Good morning! We are nearly at the end of our read through Isaiah, and today we enter what’s called “Third Isaiah”. Some biblical scholars think that Third Isaiah starts with our first chapter today (55), while others say it begins with 56 (and still others deny the division altogether). This third part is supposed to date from the time after the Jews returned from Babylon and were rebuilding Jerusalem. Though I can’t find many details here to support that hypothesis (maybe more tomorrow), the key feature I note today is a back and forth between the people’s sins and God’s righteous benevolence.
Isaiah 55 could start out with an all-caps sign: “FREE FOOD!” I love the expression of divine grace here in terms of food without money or price, which runs so counter to the mercenary capitalism of our own time, where everything is available but only for those with money to pay for it. Here though, rich food and overflowing drink are available for no other reason than that God is generous and desires to bless. This is a perspective on divine abundance that leave me breathless, and nearly in tears at the grace on display. This largess is not wasted either—God’s word accomplishes just the things that God intends, namely joy, peace, celebration, and everlasting remembrance.
In this part of Isaiah, God is no longer strictly interested in the Jewish people alone (perhaps because there were many non-Jews among the returning refugees). This Isaiah declares God’s covenant reformatted—no longer just for those who are born into Hebrew heritage, but now open to all who obey God’s righteousness. This is classic (and welcome, in my opinion) prophetic adaptation. This is not a total break with the past, since we see such renewed emphasis on traditions like Sabbath-keeping. Nevertheless, now God’s favor is extended more universally, to everyone who acts in righteousness. One wonders how the rebuilders Ezra and Nehemiah would have responded to this prophetic leadership, given their penchant for establishing bloodlines and excluding foreigners.
Isaiah 56 concludes with a critique of corrupt, out-of-touch rulers of Israel, and chapter 57 continues in that vein. Here the focus turns toward the idolatrous practices of some Hebrews, specifically the nature worship and fertility rites of other ancient near-Eastern spiritualities. God says that these idols will not save in times of trial, but righteousness will lead to life.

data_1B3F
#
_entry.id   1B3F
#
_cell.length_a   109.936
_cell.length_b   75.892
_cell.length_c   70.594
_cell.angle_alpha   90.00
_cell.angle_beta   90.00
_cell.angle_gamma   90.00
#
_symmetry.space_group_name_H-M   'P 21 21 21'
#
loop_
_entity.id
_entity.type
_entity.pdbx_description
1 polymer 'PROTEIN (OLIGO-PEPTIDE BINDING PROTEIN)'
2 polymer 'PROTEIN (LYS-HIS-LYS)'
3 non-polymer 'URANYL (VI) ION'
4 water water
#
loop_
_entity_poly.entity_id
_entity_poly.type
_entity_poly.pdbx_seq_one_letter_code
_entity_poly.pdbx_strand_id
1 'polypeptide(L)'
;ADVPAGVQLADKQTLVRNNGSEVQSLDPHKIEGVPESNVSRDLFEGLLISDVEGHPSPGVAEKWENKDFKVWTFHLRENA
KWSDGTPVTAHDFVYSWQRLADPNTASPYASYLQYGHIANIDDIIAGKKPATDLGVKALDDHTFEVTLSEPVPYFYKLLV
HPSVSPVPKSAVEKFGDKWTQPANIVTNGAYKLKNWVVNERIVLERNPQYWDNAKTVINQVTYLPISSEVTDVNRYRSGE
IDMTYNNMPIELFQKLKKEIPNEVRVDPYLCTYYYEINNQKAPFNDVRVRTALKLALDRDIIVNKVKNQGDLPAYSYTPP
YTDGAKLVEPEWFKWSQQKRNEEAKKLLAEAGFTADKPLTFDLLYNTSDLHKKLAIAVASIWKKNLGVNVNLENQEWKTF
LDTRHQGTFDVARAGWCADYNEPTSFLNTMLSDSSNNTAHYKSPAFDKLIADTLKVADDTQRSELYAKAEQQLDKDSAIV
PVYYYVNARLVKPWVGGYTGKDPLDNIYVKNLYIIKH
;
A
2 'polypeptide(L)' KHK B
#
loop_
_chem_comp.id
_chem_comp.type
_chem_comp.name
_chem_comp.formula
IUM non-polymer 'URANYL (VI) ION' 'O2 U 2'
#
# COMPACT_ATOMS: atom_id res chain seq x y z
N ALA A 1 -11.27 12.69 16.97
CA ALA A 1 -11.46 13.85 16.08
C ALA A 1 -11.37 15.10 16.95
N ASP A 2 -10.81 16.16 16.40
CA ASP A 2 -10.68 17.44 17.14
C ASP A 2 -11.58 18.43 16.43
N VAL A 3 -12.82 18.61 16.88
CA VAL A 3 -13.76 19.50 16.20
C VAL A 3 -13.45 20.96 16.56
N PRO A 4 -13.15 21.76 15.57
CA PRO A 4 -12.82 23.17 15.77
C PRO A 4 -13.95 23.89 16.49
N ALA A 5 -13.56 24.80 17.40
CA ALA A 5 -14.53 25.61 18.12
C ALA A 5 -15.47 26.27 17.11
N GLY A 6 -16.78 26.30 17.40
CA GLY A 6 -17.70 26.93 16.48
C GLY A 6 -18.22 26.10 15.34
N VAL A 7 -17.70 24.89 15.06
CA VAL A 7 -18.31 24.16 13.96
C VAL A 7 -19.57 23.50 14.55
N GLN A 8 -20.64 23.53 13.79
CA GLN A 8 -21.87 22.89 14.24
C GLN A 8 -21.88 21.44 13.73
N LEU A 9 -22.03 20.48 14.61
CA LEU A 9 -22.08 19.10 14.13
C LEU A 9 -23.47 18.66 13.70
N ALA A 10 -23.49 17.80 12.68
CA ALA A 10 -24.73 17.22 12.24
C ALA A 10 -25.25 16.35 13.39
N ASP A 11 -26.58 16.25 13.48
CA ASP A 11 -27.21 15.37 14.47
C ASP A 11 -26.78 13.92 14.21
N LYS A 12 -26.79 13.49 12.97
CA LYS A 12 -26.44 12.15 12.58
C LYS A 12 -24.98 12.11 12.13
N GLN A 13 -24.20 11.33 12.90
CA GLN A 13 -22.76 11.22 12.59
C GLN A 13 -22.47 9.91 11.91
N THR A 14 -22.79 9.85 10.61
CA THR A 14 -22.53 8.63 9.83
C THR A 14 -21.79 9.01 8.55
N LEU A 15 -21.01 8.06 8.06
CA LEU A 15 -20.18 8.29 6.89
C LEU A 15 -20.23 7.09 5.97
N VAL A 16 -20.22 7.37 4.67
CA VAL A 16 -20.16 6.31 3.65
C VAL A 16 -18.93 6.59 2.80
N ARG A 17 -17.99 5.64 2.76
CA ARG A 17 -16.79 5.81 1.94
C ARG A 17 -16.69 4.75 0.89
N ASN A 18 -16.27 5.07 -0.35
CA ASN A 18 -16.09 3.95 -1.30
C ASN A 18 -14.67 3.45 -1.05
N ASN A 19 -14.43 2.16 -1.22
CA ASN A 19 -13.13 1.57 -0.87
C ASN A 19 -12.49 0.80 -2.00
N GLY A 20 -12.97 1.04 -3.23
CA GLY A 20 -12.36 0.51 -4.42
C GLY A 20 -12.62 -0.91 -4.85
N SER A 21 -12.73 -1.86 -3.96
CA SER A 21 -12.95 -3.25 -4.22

The core tenant of Isaiah 58 is that worship entails more than words and rituals—it must lead to meaningful change for those who are oppressed. This might make those of us cringe whose daily work includes a great deal of focus on words and rituals! But I find this an essential prioritizing of the means and the goal—faith exists for the sake of praising God through righteousness and mercy. There are clear justice connections here between how the hungry, naked or homeless poor are treated, and the society-wide experience of God’s blessings.
The final two chapters of today’s passage again highlight human failings and divine promises. Isaiah details the sins of Israel’s people in chapter 59. Can you imagine the courage required to proclaim in front of leaders and/or the public: “Your hands are defiled with blood, and your fingers with iniquity; your lips have spoken lies, your tongue mutters wickedness”? These are impressive rebukes, made possible because of “my spirit that is upon you, and my words that I have put in your mouth”. Such a spirit also gives hope beyond the troubles of the past, when God will make Israel triumph head and shoulders around every competitor in the region. Happy reading!
Please join discussion of this passage at the Daily Bible Facebook group, or comment below. The passage for tomorrow is Isaiah 61-66. Thanks for reading!